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Suit Claims CA Workers' Comp Biased Against Women

Is the California workers' compensation system discriminatory against women?

That is the claim of a new lawsuit filed in Los Angeles County Superior Court earlier this month by several women claimants and a labor union. As CBS Los Angeles reports, the suit asserts that the state's workers' comp system is less likely to recognize permanent disability in women than men and often uses stereotypes to minimize the claims of women workers.

One claimant is Sgt. Janice Page, a California law enforcement officer with 26 years on the job. When Page was diagnosed with breast cancer, a medical evaluation confirmed that her exposure to ammunition and other job-related elements was a contributing factor to her illness. However, after her mastectomy, Page was not given a permanent disability status.

"The loss of my breast has been devastating," Page wrote in a press release. "I carry the same weight on my duty belt as my male colleagues, confront the same dangers, work just as hard, and it is not fair for me and my female peace officers to be penalized because of our gender."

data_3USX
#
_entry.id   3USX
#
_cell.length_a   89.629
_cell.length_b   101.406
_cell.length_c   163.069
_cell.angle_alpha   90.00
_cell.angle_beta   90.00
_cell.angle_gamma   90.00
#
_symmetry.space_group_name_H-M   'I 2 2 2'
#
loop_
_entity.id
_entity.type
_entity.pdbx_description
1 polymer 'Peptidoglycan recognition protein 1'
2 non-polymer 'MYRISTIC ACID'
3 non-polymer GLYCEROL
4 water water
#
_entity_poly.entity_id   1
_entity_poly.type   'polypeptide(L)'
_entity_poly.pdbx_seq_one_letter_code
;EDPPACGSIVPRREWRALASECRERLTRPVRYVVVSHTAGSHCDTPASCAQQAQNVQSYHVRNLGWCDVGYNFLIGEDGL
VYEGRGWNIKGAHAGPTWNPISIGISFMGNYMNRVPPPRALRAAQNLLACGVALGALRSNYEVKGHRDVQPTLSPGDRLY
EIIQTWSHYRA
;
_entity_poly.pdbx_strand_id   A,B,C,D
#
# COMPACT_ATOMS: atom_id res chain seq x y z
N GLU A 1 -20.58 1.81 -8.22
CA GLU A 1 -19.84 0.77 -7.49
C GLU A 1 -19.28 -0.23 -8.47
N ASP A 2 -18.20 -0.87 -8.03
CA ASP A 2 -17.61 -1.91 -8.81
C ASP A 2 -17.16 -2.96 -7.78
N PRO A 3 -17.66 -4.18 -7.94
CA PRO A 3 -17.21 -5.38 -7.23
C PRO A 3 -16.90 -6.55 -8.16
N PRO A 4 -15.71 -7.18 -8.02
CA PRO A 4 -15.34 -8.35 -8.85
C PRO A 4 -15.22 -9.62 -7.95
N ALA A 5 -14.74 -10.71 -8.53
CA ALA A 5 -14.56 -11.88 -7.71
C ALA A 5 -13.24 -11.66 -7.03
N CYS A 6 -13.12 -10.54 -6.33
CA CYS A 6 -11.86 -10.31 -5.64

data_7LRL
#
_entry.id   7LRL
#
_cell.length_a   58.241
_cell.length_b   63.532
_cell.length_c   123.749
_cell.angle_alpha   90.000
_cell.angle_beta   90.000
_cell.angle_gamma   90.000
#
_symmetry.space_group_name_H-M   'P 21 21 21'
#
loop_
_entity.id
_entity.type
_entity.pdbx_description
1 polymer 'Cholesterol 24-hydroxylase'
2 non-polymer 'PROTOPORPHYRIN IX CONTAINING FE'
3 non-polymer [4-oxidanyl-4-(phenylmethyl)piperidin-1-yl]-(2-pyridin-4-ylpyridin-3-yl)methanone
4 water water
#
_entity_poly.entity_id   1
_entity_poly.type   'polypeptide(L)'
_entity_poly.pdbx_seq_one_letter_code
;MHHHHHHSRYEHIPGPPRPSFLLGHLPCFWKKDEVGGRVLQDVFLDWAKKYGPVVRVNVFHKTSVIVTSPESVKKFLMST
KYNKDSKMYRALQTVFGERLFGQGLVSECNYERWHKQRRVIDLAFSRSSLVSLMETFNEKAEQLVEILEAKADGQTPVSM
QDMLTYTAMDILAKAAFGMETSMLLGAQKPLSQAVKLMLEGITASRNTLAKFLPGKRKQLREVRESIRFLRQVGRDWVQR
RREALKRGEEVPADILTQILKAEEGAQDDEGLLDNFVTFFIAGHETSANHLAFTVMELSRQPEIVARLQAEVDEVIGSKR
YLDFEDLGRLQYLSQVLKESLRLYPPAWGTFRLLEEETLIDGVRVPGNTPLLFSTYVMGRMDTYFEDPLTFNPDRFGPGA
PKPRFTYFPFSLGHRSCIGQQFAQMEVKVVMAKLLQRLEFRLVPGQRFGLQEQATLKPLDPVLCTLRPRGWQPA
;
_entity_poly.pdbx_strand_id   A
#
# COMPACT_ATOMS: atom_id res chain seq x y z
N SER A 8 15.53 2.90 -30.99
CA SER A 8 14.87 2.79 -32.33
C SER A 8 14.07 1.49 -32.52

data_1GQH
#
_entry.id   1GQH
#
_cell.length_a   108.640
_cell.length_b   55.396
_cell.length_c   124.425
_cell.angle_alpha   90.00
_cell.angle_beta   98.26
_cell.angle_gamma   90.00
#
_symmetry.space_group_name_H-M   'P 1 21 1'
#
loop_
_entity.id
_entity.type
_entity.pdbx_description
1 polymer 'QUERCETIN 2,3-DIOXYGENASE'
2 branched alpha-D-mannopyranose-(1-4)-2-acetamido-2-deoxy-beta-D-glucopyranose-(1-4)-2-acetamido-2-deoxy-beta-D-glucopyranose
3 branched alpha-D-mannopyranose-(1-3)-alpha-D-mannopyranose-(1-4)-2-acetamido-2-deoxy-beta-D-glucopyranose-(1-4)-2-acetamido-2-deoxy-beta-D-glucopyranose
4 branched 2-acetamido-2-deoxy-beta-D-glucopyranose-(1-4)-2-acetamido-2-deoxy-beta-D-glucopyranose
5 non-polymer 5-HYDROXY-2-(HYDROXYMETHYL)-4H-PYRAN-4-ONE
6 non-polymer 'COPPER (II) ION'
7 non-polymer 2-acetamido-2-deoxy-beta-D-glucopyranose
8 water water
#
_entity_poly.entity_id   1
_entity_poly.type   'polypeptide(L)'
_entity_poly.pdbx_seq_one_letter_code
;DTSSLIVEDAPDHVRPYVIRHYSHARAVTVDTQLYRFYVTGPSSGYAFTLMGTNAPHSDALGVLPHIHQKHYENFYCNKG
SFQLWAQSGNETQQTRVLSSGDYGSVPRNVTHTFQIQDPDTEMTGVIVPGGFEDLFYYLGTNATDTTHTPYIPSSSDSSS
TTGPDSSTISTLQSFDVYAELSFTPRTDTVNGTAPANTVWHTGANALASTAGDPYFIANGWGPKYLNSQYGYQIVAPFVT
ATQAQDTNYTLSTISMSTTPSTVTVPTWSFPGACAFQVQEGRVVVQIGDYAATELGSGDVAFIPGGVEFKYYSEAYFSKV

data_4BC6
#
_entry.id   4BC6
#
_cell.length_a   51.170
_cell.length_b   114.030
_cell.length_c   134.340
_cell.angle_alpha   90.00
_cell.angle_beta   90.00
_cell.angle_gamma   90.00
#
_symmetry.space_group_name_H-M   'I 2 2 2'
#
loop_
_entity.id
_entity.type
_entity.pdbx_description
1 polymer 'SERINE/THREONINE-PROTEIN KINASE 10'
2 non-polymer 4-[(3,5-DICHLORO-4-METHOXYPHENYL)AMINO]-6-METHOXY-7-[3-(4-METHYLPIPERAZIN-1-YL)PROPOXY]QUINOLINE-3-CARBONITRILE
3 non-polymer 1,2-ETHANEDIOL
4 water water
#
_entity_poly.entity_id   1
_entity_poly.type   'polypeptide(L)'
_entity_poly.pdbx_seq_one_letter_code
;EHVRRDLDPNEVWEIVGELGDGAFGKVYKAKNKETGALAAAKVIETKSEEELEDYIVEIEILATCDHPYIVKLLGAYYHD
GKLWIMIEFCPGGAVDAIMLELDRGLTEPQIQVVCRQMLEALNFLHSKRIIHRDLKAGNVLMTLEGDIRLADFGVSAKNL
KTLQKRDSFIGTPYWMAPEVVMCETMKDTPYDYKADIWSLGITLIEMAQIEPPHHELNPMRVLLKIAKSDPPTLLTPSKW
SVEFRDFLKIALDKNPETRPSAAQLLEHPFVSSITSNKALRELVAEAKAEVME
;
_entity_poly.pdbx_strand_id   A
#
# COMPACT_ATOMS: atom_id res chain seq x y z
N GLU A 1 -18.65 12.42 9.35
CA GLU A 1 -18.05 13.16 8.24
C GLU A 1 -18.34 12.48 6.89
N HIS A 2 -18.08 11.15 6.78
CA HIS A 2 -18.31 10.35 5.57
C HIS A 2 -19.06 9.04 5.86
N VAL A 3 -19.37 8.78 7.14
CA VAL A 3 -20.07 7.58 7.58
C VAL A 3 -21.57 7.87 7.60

By comparison, the U.S. Veterans Administration considers a mastectomy a 30 to 80% disability. The American Medical Association used by the CA workers' compensation system also considers a man who has had his prostate removed to be 16 to 20% permanently impaired.

"Women’s Work Is Worth Less"

The suit also cites a growing problem among women workers' comp claimants: "apportionment." Apportionment is when medical evaluators partially attribute the medical condition of an injured worker to "risk factors" inherent to their age and gender—resulting in fewer benefits.

Earlier this year, a state report submitted to an Assembly committee cited that as many as 11,000 women workers' claims could be affected by apportionment every year. "By permitting and condoning the distribution of workers' compensation benefits on the basis of sex, the State of California sends a clear message that women’s work is worth less," the suit asserts.

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